In 1973, a small group of Haverhill teenagers got together for a novel mission.
They spent their February vacation entering the Guinness Book of World Records and being enshrined in the Basketball Hall of Fame in Springfield.
Twenty-five boys set out to meet a rather unusual goal and didn’t rest until 206 hours had passed. For nine straight days, these players dribbled up and down the Haverhill YWCA gym non-stop. They played in shifts, going home for sleep and a meal when it was their time off the court.
The irony of it all was that none of them played high school or college ball at the time, yet they made a collective shot that was heard around the world.
Among them was Vinny Ouellette, who today directs the Council on Aging, Recreation Department and Human Services.
There was another reason for the marathon game. The boys also set out to raise a few bucks for the Neighborhood Youth Corps.
It’s a story that has survived 40 years. For whenever any two of those players meet in the street, they say, “Remember when?” And the flame of passion continues to burn as bright as ever.
Many of them hailed from St. George’s and St. James churches. They were people like Larry Coombs, the Sylvios (John and Marco), Joe Muldowney, Jeff Smith, Steve Lucier, Rich Brooks, Razmig Babolian and Chris Hayes.
Joe St. Jean and Rich Bilodeau coached the lot and a guy named Dufresne kept score. Ten guys were on the court at all times. I should know the final score because I was covering the story for the Haverhill Gazette at the time, but somehow misplaced my file when I changed houses. Pity! Suffice it to say it was well into the thousands, since most of the shots were layups.
The final basket in the 206th hour was taken by Mickey Grover for obvious reasons. He talked the others into pursuing the record, which was held by a group from Amesbury at 105 hours. But then fate intervened. While the Haverhill hoopsters were pursuing that record, they caught wind that a group from California checked in at 203 hours and held the record momentarily.
Grover broke the news to his teammates and they decided to double their standard and go for the record. Back and forth they went, one basket after another.
One of their most fervent fans was state Sen. Jake Rurak. He showed up every day with sandwiches and snacks for the players.
Mayor George Katsaros and other elected officials, would stop by to wish the boys well.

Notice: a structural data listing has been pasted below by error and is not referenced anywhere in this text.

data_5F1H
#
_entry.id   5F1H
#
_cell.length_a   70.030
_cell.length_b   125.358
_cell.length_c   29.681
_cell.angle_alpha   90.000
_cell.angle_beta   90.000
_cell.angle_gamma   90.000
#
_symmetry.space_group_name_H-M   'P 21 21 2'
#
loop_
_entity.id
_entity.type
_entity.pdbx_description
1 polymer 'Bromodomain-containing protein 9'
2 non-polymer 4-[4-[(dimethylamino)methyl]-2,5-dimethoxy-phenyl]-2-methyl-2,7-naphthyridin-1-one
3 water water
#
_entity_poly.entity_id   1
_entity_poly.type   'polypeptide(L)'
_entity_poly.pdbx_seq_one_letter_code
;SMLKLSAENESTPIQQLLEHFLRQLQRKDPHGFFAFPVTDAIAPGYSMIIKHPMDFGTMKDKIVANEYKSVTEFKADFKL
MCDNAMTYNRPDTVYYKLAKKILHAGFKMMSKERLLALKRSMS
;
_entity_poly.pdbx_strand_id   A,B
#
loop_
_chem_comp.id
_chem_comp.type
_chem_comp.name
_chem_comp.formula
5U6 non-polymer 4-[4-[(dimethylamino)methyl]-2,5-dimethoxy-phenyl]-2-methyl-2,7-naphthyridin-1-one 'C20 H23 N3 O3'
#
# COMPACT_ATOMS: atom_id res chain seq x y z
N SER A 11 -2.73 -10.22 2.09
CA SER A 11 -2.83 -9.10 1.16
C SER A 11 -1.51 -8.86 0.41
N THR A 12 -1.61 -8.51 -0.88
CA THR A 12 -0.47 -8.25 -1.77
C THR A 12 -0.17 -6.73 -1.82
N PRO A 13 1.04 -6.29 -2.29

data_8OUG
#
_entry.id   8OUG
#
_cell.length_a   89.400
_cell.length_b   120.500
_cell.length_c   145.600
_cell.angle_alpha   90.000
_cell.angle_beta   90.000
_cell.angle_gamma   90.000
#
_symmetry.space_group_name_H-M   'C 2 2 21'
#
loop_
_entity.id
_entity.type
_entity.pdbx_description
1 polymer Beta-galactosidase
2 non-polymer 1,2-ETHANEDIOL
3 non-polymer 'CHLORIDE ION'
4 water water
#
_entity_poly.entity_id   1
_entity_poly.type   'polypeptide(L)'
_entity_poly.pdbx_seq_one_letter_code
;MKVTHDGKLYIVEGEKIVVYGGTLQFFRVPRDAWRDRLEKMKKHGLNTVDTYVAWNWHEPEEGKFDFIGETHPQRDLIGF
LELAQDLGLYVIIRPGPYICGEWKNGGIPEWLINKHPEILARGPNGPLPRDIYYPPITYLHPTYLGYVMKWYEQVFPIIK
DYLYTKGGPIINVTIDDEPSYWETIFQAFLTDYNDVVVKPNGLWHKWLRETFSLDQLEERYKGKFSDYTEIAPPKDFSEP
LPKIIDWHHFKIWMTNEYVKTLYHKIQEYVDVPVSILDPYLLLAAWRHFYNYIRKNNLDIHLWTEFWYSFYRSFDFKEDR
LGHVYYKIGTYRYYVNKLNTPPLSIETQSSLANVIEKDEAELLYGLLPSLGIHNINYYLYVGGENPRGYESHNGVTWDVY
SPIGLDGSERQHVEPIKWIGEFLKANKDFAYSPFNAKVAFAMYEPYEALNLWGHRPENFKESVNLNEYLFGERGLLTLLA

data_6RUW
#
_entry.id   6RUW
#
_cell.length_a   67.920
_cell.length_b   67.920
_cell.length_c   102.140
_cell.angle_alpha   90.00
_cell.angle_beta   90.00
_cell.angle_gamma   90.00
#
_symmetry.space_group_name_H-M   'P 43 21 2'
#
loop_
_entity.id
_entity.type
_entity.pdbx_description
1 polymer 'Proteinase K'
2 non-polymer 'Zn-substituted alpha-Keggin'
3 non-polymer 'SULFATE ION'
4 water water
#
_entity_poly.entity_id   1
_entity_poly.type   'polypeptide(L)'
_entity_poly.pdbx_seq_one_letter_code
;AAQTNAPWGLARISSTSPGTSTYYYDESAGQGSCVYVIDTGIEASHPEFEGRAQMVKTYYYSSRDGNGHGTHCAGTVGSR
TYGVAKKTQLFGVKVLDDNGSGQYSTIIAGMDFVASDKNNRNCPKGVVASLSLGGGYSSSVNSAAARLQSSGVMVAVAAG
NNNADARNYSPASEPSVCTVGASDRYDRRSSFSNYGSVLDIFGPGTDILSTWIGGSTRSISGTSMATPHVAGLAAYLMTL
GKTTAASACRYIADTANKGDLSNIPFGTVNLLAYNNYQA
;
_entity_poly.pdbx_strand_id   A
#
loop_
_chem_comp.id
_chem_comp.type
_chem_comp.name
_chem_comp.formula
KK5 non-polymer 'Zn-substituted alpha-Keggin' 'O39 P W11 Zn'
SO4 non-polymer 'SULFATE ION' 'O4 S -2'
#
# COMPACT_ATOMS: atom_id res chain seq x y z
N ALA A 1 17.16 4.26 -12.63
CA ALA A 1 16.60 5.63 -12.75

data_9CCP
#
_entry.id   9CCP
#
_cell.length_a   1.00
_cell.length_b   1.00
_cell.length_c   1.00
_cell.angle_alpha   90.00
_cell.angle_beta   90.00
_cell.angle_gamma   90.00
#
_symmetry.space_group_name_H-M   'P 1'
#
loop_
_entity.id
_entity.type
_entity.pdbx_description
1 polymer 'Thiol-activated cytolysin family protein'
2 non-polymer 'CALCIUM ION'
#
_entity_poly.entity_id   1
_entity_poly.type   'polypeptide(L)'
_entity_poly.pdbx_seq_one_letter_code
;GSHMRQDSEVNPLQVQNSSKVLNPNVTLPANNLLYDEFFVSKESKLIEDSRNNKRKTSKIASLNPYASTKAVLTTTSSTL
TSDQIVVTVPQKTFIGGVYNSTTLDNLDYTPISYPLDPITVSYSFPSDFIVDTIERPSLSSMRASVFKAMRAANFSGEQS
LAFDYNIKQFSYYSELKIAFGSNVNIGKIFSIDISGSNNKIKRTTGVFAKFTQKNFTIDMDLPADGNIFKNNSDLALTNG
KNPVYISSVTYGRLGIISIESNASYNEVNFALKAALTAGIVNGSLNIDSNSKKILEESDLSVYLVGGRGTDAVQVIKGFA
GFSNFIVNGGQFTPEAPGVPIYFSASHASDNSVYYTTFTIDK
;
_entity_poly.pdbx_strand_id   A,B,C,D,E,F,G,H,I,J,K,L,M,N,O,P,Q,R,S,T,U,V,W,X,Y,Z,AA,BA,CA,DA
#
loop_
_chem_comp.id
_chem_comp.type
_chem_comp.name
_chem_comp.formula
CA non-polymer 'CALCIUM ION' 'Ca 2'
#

And there were others like sports guru Mike Schena, who hopped aboard the bandwagon. When the deal was sealed and the record set, he presented each of the 25 participants with a gold-plated silver dollar. I still have mine as official reporter, which makes me $1 richer than Ouellette.
“We were kids,’’ he said. “You get $1, you spend $1. Maybe I should have saved it.”
The ball used in the game held center court, so to speak, at the Basketball Hall of Fame for a quarter century, autographed by the players. Many of them took the trip to the hall in Springfield just to see their names in the showcase.
Then one day, the ball disappeared mysteriously.
“Apparently, new curators came aboard and made room for other artifacts, so the basketball wound up inside a closet somewhere,” Ouellette said. “Mickey (Grover) wanted the ball back and kept after them until they complied.”
Ouellette’s most vivid recollection of the marathon came one day when Channel 5 stopped by to record the event. There was Don Gillis and crew inside the bandbox gym with an arsenal of cameras.
“I wasn’t shy when it came to some outside jump shots,” Ouellette snickered. “Heck, when my shift ended, I rushed home and saw myself on television.”
If anything kept them going, it was pure adrenaline.
Lots of sleep deprivation. No injuries. Some terrific shots made. And no foul shots. An infraction was quickly followed by an out-of-bounds play.
The local AmVets organization gave them the red carpet treatment with a dinner and trophies. A letter of congratulations arrived from President Richard Nixon. Accolades came from everywhere. They were the toast of the town.
As Ouellette so aptly put it, “I have those memories bonding with a bunch of guys. I don’t have all the memorabilia. But I do have the friendships that were established. When we meet in the street, we rekindle those days.”
Photographer and writer Tom Vartabedian is retired from The Haverhill Gazette.